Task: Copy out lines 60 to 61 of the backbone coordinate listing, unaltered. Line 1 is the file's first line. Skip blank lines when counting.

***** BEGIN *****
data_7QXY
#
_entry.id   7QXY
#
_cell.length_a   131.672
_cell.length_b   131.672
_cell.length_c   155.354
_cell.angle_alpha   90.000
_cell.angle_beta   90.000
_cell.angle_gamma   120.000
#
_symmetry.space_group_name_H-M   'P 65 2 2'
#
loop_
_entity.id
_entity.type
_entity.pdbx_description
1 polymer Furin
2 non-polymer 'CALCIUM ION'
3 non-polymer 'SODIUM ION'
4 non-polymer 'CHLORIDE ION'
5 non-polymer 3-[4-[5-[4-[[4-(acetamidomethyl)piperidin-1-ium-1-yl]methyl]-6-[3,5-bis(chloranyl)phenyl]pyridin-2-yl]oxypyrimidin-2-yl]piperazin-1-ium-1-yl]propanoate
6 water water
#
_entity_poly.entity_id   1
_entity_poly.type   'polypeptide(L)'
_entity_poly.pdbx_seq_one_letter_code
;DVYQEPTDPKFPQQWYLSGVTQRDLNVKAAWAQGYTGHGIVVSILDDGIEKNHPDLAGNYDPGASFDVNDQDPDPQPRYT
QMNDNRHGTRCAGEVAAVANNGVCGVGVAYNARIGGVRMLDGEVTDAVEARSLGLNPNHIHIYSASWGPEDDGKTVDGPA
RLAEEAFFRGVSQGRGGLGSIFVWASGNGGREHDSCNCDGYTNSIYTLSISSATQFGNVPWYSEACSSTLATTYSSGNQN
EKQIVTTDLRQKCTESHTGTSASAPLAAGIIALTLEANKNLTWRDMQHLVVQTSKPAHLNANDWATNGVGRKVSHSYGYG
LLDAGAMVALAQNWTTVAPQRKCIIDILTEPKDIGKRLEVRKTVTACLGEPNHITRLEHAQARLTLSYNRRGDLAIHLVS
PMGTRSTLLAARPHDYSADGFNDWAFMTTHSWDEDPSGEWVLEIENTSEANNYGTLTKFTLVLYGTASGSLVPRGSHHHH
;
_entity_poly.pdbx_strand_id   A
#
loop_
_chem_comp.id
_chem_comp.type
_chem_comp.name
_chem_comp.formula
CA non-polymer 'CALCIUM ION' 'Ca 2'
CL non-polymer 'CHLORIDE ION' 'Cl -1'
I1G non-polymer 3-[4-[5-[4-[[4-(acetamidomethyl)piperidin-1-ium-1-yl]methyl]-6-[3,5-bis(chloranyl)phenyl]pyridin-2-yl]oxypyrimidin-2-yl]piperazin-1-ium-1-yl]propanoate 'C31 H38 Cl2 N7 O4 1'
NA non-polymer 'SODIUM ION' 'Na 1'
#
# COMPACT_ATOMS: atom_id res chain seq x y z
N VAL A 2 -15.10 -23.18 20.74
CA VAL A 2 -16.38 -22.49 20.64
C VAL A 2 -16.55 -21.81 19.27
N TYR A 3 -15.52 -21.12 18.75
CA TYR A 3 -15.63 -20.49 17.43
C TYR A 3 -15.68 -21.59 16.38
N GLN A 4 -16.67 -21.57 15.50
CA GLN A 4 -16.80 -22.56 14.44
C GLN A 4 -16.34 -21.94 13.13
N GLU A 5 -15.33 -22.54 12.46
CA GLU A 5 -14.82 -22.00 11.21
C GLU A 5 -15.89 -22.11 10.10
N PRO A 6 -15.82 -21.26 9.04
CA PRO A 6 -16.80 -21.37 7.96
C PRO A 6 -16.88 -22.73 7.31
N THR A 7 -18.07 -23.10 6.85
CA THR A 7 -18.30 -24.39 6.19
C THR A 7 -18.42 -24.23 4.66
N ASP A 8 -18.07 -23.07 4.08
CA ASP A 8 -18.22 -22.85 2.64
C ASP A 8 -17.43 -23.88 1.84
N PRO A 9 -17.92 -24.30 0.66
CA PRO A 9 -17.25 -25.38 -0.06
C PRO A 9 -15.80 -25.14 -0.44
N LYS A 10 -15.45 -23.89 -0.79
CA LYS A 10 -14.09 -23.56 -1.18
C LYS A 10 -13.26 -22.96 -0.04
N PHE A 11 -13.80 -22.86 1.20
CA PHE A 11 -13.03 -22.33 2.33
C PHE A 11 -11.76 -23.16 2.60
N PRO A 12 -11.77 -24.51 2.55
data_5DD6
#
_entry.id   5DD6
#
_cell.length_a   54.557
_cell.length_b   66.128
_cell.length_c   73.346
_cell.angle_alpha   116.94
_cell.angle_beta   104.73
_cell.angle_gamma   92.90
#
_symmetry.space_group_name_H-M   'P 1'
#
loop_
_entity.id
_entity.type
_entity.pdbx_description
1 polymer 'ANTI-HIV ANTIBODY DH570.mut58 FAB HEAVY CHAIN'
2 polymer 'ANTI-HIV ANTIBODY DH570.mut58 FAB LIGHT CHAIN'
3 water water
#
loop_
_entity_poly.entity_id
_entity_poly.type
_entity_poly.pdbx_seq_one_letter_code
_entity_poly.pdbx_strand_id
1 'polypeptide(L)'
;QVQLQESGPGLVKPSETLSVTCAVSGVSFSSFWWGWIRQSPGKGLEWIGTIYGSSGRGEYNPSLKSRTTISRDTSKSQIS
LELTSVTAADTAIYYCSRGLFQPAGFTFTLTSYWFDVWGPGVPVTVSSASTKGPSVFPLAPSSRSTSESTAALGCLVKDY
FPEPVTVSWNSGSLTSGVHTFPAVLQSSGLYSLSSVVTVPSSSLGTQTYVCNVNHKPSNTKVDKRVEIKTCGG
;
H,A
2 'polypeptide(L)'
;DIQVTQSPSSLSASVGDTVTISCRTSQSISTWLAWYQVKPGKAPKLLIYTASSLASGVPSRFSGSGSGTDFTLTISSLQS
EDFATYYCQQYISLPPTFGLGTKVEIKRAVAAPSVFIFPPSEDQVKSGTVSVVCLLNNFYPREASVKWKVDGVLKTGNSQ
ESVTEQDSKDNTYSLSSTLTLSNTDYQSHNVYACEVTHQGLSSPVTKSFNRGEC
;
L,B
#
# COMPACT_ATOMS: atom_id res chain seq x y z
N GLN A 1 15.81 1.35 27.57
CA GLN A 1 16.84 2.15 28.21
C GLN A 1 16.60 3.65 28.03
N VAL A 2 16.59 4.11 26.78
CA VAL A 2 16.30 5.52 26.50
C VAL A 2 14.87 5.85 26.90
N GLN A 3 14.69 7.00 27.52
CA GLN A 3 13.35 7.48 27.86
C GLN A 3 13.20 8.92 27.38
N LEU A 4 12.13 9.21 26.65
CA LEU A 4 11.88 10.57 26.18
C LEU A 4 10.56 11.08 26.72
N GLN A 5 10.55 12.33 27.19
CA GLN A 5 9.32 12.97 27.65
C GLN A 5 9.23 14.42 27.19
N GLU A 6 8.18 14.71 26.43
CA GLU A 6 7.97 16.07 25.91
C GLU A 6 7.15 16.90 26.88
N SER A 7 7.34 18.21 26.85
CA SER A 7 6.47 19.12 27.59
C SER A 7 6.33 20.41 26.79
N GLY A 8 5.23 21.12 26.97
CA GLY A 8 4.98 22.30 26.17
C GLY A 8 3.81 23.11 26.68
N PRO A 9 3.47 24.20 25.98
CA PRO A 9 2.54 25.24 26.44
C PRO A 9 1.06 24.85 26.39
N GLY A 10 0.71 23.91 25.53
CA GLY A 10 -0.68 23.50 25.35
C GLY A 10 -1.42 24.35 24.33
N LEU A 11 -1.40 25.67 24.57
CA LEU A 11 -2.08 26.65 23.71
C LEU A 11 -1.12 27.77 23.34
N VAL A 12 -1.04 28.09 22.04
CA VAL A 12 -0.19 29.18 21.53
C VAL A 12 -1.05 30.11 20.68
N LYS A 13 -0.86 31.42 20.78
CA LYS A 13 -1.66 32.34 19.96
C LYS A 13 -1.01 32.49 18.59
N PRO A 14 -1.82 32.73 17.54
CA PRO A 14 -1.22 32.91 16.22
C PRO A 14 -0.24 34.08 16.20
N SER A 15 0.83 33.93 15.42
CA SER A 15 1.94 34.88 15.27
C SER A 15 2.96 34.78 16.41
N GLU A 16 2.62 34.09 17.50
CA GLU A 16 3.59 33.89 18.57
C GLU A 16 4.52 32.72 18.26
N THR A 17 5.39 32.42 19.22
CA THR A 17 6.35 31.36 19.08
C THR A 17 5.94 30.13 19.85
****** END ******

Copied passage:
N PRO A 6 -15.82 -21.26 9.04
CA PRO A 6 -16.80 -21.37 7.96